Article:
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Revista Brasileira de Enfermagem

Print version ISSN 0034-7167On-line version ISSN 1984-0446

Rev. Bras. Enferm. vol.71  supl.4 Brasília  2018 


The professor’s body: discourses on subjectivity to reflect on nurses’ education

Cuerpo del profesor: discursos sobre subjetividad para pensar la formación de enfermeros

Paulo Sérgio da SilvaI 

Nébia Maria Almeida de FigueiredoI 

IUniversidade Federal do Estado do Rio de Janeiro. Rio de Janeiro, Brazil.



to reflect on the body of the nursing professor in the subjectivity discourse.


this is a reflective essay on the theoretical and practical reverberations of the nursing professor’s body based on the Deleuzoguattarian discourse.


in the theoretical framework, the body of the nursing professor was considered as a producer of subjectivities and understood without organs, surrounded by strengths, desires, and affections. In the practical framework, we discussed pedagogical strategies developed by professors, such as dramatic games, simulated scenes, presentation of the line of care and living portfolio, characterized by stimulating nursing students to value political, civic, creative, and supportive dimensions.


based on the subjectivity discourses, the professor’s body was demystified as uniquely holder of knowledge, and all participants in the educational scenario were considered active protagonists of collective knowledge.

Descriptors: Nursing; Education; Teaching; Nursing Education; Higher Education



reflexionar sobre el cuerpo del profesor de enfermería en el discurso de la subjetividad.


se trata de un ensayo reflexivo sobre las reverberaciones teóricas y prácticas del cuerpo del profesor de enfermería fundamentado en el discurso deleuze-guattariano.


en el plano teórico, se consideró el cuerpo del profesor de enfermería como productor de subjetividades y comprendido sin órganos, donde circulan fuerzas, deseos y afectos. En el plano práctico, se discutieron estrategias pedagógicas desarrolladas por profesores, tales como juegos dramáticos, escenas simuladas, presentación de línea de cuidado y portafolio vivo, caracterizadas por estimular a los estudiantes de enfermería a la valorización de dimensiones políticas, ciudadanas, creativas y solidarias.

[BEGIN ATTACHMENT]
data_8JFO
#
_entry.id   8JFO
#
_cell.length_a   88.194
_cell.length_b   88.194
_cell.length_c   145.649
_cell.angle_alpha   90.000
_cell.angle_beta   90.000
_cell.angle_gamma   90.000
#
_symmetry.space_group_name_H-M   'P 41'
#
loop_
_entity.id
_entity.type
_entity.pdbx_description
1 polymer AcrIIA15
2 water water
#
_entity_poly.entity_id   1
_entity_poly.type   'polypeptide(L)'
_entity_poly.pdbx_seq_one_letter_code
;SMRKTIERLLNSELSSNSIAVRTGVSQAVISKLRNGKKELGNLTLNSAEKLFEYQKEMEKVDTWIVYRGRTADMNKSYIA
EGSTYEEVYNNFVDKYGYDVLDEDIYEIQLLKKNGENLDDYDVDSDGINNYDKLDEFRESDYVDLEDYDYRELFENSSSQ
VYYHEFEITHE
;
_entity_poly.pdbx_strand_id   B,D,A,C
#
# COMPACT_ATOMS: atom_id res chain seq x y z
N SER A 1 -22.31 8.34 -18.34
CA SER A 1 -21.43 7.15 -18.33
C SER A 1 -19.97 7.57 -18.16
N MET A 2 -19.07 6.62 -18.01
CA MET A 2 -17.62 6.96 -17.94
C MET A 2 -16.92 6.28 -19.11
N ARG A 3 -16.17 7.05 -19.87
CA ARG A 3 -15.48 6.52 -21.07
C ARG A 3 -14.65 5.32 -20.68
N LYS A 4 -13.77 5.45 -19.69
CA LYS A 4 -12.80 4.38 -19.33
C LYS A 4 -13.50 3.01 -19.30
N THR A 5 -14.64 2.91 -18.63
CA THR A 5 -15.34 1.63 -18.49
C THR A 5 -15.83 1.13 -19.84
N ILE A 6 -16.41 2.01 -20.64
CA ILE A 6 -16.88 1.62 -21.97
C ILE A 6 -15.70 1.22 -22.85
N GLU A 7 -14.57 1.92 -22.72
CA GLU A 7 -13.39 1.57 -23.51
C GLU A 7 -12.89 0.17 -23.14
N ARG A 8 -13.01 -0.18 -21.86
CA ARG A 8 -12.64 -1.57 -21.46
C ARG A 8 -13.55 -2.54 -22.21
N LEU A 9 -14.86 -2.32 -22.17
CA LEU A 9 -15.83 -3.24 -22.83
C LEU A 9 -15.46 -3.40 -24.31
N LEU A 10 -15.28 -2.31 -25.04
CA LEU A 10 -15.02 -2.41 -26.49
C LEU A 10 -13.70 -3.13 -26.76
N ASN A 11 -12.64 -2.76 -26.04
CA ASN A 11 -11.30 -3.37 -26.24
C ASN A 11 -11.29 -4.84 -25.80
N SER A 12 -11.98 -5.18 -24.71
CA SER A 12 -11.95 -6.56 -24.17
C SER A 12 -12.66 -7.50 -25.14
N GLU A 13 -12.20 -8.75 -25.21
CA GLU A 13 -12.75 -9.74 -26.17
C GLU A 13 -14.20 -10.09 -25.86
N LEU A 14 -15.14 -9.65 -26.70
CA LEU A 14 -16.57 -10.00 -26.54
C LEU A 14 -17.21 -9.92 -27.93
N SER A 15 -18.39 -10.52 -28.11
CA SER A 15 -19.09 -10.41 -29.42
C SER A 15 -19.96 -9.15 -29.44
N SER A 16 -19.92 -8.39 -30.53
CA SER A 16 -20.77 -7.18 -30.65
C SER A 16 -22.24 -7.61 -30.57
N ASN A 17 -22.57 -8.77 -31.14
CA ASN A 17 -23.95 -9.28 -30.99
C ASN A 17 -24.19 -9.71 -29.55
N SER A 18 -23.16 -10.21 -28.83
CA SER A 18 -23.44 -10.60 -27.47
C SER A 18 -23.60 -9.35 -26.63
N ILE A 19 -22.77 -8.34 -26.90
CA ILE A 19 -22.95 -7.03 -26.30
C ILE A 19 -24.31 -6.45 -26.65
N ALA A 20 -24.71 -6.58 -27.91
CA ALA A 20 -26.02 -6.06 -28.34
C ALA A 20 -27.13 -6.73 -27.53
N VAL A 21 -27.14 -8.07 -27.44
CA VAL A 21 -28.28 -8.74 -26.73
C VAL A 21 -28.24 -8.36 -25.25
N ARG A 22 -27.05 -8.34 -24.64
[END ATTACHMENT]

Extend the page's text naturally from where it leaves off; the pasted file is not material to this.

basado en los discursos de la subjetividad, se desmitificó el cuerpo del profesor como exclusivamente poseedor del saber, y todos los participantes en las escenas de enseñanza fueron considerados protagonistas activos del conocimiento colectivizado.

Descriptores: Enfermería; Educación; Enseñanza; Educación en Enfermería; Educación Superior



refletir sobre o corpo do professor de enfermagem no discurso da subjetividade.


trata-se de um ensaio reflexivo sobre as reverberações teóricas e práticas do corpo do professor de enfermagem fundamentado no discurso deleuze-guattariano.


no plano teórico, o corpo do professor de enfermagem foi considerado como produtor de subjetividades e compreendido sem órgãos, onde circulam forças, desejos e afetos. No plano prático, foram discutidas estratégias pedagógicas desenvolvidas por professores, tais como jogos dramáticos, cenas simuladas, apresentação de linha de cuidado e portfólio vivo, caracterizadas por estimular os estudantes de enfermagem à valorização de dimensões políticas, cidadãs, criativas e solidárias.


baseado nos discursos da subjetividade, o corpo do professor foi desmistificado como exclusivamente detentor do saber, e todos os participantes nas cenas de ensino foram considerados protagonistas ativos do conhecimento coletivizado.

Descritores: Enfermagem; Educação; Ensino; Educação em Enfermagem; Educação Superior


This essay comes from acceptance to start reflecting on the “body” element of the professor in the education of nurses. For more than five years, the faculty, every semester, in different institutional spaces, investigate the body that teaches the profession of care and its guiding relationship with the students in the nursing teaching-learning process. Such relationship is thought from the everyday meetings between nursing professors and students, conceptually designed as a precise state of a mixture of bodies in the society, recognizing all the attractions and repulsions, sympathy and antipathy, changes, alliances, understandings, and expansions that affect one another(1).